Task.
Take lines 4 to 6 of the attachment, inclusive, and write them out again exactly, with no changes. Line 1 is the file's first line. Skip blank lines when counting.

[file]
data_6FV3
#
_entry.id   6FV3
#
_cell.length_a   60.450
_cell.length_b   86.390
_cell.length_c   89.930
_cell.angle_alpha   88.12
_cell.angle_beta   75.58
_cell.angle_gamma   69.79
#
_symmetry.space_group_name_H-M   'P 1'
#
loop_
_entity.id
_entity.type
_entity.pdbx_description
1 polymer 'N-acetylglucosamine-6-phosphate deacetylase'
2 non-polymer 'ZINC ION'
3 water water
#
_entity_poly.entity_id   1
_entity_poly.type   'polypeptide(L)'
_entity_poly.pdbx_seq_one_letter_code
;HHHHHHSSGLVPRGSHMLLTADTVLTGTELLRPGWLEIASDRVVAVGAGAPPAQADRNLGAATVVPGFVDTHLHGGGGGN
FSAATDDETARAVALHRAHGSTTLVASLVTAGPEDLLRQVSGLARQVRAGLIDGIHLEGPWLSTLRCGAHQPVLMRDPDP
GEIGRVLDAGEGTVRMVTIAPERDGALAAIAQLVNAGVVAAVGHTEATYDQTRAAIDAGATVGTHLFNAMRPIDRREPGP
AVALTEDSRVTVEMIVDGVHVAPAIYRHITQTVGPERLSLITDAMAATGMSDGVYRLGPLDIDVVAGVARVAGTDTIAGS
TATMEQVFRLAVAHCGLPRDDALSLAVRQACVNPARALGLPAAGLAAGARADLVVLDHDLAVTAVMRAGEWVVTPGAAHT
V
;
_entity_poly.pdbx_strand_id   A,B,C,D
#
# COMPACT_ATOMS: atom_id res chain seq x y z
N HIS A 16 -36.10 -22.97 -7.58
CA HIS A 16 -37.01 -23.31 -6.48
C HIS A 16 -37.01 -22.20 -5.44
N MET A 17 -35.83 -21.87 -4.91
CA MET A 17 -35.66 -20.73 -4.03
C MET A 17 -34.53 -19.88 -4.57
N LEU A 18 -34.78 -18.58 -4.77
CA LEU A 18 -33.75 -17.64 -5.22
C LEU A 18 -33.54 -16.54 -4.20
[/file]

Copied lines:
#
_cell.length_a   60.450
_cell.length_b   86.390